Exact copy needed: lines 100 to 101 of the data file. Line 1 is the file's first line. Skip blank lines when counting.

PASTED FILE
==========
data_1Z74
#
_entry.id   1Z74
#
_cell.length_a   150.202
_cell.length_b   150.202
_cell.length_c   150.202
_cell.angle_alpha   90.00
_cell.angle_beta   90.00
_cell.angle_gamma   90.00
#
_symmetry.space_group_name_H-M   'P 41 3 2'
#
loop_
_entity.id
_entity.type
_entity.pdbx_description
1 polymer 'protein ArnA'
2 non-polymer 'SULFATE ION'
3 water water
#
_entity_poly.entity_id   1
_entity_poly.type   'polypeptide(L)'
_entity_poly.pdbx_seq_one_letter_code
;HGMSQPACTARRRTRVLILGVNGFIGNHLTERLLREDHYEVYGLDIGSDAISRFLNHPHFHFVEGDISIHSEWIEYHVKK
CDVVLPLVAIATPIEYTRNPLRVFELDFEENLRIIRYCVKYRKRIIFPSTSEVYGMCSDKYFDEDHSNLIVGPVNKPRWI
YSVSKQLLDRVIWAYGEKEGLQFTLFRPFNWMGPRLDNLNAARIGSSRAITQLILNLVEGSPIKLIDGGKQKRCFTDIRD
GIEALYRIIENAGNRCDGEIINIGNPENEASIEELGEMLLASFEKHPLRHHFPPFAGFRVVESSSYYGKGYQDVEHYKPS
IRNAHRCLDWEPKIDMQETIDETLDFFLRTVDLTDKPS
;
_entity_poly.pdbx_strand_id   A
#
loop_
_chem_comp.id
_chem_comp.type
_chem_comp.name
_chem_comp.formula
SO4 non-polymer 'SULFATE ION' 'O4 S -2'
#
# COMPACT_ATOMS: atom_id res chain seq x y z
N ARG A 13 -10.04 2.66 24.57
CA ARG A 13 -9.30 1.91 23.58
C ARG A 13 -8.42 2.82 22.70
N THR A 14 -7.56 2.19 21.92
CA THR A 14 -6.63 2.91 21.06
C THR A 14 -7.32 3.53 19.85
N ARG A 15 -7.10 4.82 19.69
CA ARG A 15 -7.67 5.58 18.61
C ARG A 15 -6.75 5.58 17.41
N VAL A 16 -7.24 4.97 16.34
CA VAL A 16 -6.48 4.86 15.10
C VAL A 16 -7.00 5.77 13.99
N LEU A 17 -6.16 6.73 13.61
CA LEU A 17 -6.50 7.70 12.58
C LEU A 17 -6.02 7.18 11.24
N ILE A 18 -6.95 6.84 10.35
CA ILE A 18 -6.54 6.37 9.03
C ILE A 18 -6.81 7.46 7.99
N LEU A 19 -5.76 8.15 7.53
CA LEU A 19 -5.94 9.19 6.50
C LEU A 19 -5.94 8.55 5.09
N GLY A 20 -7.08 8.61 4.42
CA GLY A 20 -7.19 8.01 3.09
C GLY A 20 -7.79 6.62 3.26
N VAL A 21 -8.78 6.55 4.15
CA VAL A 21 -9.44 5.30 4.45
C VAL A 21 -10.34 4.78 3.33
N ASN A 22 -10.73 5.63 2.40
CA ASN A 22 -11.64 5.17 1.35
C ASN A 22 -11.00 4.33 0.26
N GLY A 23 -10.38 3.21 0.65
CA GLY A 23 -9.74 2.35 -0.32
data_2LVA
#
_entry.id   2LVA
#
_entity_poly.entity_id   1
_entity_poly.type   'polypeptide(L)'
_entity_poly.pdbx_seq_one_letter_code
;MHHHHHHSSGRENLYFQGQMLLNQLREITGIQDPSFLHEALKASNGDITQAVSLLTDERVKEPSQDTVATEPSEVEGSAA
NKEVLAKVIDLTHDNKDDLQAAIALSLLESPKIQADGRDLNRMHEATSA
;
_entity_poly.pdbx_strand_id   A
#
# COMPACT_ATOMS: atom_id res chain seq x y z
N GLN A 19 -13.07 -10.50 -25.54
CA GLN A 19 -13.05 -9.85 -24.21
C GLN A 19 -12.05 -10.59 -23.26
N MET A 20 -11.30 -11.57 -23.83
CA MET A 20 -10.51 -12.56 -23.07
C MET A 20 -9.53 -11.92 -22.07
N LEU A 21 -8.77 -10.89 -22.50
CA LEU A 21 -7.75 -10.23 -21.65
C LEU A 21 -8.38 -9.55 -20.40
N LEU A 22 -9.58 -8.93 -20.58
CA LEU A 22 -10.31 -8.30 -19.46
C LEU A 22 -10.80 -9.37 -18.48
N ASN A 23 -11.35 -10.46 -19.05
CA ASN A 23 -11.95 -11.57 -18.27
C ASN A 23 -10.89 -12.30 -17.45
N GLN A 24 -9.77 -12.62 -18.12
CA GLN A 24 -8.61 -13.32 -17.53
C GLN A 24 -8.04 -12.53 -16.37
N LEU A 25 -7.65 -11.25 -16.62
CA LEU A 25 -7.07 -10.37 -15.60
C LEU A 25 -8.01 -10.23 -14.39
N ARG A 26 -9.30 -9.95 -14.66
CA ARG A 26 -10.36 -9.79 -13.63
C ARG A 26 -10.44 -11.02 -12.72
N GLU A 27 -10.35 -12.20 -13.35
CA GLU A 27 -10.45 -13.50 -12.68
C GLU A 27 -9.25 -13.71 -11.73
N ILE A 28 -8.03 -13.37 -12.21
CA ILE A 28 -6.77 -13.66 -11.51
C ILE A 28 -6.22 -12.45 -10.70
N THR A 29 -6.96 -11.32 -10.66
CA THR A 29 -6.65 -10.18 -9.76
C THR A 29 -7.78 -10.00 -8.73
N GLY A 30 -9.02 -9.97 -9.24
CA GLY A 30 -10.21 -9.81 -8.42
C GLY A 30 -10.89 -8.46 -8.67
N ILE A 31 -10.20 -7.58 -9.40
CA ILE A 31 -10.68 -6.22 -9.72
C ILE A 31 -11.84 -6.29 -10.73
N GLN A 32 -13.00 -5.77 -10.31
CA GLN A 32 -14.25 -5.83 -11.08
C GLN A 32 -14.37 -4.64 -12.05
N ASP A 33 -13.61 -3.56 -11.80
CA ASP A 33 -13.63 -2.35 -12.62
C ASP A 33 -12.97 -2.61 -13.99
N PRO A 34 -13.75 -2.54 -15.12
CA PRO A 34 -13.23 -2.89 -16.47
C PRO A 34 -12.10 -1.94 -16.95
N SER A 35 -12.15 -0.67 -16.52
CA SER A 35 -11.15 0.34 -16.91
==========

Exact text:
C ASN A 23 -10.89 -12.30 -17.45
N GLN A 24 -9.77 -12.62 -18.12